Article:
Former Sheffield United and Leeds United goalkeeper Paddy Kenny pulls no punches in The Gloves Are Off . . .
The gloves are off . . .
Has there ever been a more suitable title for a footballer’s book than Paddy Kenny’s autobiography?
If there is, I really can’t think of one.
No, this really is a warts-and-all biography as the former Sheffield United and Republic of Ireland goalkeeper takes us, in a brutally honest fashion, on an emotional, roller-coaster life journey from his childhood days on a Halifax council estate and playing on park pitches to the riches of being a Premier League and international footballer.
It’s a tale of rejection, triumph over adversity, boozy nights out, two promotions, one drugs ban, two divorces and one eyebrow bitten off in a curry house as Kenny details a colourful career in football which very nearly didn’t happen when he was rejected as a youngster by his hometown club Halifax.
"My life has always been up and down, a very roller-coaster experience, and I wanted to do this book to clear up a few things that have been written about me over the years and put my side of the story across,” he writes.
And it’s fair to say the former goalkeeper has certainly got a few things off his chest in The gloves are off . . .
Kenny, who also starred for Queens Park Rangers, Leeds United and Bury among other clubs in a fine career, gives us a no holds barred account of working with some of the football’s biggest characters, his relationship with the managers he’s played under and what brought about his departure from the Lane in 2010.
He goes into great deal about the impact of being hit with a nine-month drugs ban for taking an over-the-counter cough medicine containing banned stimulant ephedrine as well as the so-called Tevez affair which led to the Blades ultimately being relegated in 2007 after just one season in the top flight.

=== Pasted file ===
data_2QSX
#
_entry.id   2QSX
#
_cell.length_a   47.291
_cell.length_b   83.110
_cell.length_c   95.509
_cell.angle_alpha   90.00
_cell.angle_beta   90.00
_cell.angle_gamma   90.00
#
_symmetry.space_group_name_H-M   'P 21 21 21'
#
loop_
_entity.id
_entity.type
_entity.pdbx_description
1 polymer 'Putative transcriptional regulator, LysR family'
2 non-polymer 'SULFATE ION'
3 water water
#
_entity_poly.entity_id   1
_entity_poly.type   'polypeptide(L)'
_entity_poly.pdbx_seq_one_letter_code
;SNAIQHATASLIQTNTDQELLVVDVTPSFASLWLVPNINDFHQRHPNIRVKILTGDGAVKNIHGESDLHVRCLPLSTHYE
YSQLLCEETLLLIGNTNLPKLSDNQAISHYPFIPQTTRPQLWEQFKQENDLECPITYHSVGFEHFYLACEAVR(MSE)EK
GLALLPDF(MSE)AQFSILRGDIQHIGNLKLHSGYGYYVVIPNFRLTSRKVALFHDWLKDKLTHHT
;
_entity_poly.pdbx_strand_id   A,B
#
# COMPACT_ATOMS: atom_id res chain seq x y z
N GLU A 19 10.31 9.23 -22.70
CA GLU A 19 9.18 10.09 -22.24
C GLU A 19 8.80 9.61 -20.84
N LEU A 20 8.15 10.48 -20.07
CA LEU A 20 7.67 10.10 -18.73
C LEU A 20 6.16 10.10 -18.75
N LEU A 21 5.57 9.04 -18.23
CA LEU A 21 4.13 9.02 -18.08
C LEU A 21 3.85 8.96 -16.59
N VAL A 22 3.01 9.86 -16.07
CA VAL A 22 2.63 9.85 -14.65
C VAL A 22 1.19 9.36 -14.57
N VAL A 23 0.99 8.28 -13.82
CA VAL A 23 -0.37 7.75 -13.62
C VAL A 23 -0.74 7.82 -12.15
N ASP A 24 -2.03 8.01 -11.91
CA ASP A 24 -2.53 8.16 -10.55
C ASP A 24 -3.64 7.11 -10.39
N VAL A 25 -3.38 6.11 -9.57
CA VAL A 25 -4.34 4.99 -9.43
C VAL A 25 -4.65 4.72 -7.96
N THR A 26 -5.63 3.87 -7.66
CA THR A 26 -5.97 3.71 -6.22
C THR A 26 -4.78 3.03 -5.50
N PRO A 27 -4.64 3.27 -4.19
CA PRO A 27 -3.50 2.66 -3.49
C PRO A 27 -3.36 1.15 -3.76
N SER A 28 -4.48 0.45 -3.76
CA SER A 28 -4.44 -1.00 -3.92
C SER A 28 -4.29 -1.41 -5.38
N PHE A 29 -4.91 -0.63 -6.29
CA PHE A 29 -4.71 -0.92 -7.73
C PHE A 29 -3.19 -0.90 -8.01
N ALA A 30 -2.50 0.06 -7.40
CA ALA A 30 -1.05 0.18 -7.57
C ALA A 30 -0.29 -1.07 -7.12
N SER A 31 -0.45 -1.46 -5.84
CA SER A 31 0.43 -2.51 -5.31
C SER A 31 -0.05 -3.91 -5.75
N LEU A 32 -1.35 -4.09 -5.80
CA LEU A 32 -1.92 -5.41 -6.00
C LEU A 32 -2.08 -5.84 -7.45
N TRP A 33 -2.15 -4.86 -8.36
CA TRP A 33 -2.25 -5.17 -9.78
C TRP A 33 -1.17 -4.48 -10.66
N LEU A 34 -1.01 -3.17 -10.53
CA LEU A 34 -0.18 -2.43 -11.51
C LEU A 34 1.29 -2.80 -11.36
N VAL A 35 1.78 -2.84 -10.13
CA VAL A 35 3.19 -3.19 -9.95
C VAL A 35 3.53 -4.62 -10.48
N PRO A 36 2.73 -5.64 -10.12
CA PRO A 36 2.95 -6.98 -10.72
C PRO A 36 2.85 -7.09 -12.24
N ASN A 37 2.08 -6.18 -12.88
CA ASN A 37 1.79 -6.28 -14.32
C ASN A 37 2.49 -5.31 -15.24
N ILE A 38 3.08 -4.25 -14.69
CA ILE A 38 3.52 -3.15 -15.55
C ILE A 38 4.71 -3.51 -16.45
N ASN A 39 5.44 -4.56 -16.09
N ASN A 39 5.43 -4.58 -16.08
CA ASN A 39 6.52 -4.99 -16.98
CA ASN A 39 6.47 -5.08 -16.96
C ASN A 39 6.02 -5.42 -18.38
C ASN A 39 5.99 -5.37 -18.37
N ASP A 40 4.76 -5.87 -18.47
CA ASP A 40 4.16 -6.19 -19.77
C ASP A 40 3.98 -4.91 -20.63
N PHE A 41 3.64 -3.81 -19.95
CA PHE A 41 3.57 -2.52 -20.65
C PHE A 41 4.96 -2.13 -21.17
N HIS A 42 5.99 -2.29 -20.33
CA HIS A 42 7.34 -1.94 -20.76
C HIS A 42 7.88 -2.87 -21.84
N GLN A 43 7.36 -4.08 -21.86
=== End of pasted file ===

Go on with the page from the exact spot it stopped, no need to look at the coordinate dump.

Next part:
The Argentine star was an illegal third-party signing but the punishment West Ham received was a record fine and not a points deduction that would have kept United up.
"There was some bull**** from the panel that a points deduction would have hurt West Ham’s supporters. What about the fans of the other teams all scrapping to stay up and playing by the rules?” he asks.
Thirteen years on the pain is still evident.
His departure from United three seasons later, when he would link up with Neil Warnock again at QPR, was also dogged by controversy but Kenny has used the book to set the record straight amid accusations he ‘jumped ship’ and had pushed for a move to the capital.
"The move to QPR was not motivated by money,” he writes. “I was promised a new deal at United and I was happy that the promise would be honoured. Even if they had offered to meet me halfway on the wages, at £7,500, I would have been happy with that.
"If they had said: ‘Let’s see how it goes in three or four months’, that would have been fine by me, too. But from their point of view there was only one option on the table – and after eight brilliant years, that was me leaving.”
Of course, large parts of the book are centred on his life on and off the pitch at United and playing for the one and only Warnock, who, as Bury manager, plucked Kenny from non-league obscurity as a youngster.
"We had some real lows together, but also some unbelievable highs and I will always be grateful for him taking a chance on the chubby ‘keeper playing for Bradford Park Avenue.
"I don’t think either of us thought at the time we would later get to the Premier League, twice. Thank you for everything,” writes Kenny.
Warnock, in penning the foreword for the book, is also glowing in his praise for Kenny.
"The nicest thing I can say about Paddy – apart from what a quality goalkeeper he was – is that, when I saw him, he always made me smile.
"And my days always passed quicker when he was around. He is a colossus of a man, but just a big soft kid underneath.”
Kenny is less than complimentary, though, about other managers in the book.
He says Neil Redfearn isn’t ‘top of his Christmas card list’ following their time together at Leeds United, recalls a feisty half-time bust-up with Lee Johnson during a loan spell with Oldham Athletic at the end of his playing days and how a dressing room spat with Ireland manager Steve Staunton helped to bring an abrupt end to his international career.
Oh, and former Blades boss Kevin Blackwell is also the subject of some candid honesty from Kenny!
A combative character, as the book title suggests, the former goalie provides a brilliantly, honest account of his life’s ups and downs in The gloves are off . . .
“Not bad, I guess, for a fat b*****d from Halifax,” as Kenny says in the final line of what is a compelling read written by one of football’s most colourful characters of the modern era.
- The Gloves Are Off, by Paddy Kenny with Danny Hall, is published by Vertical Editions.
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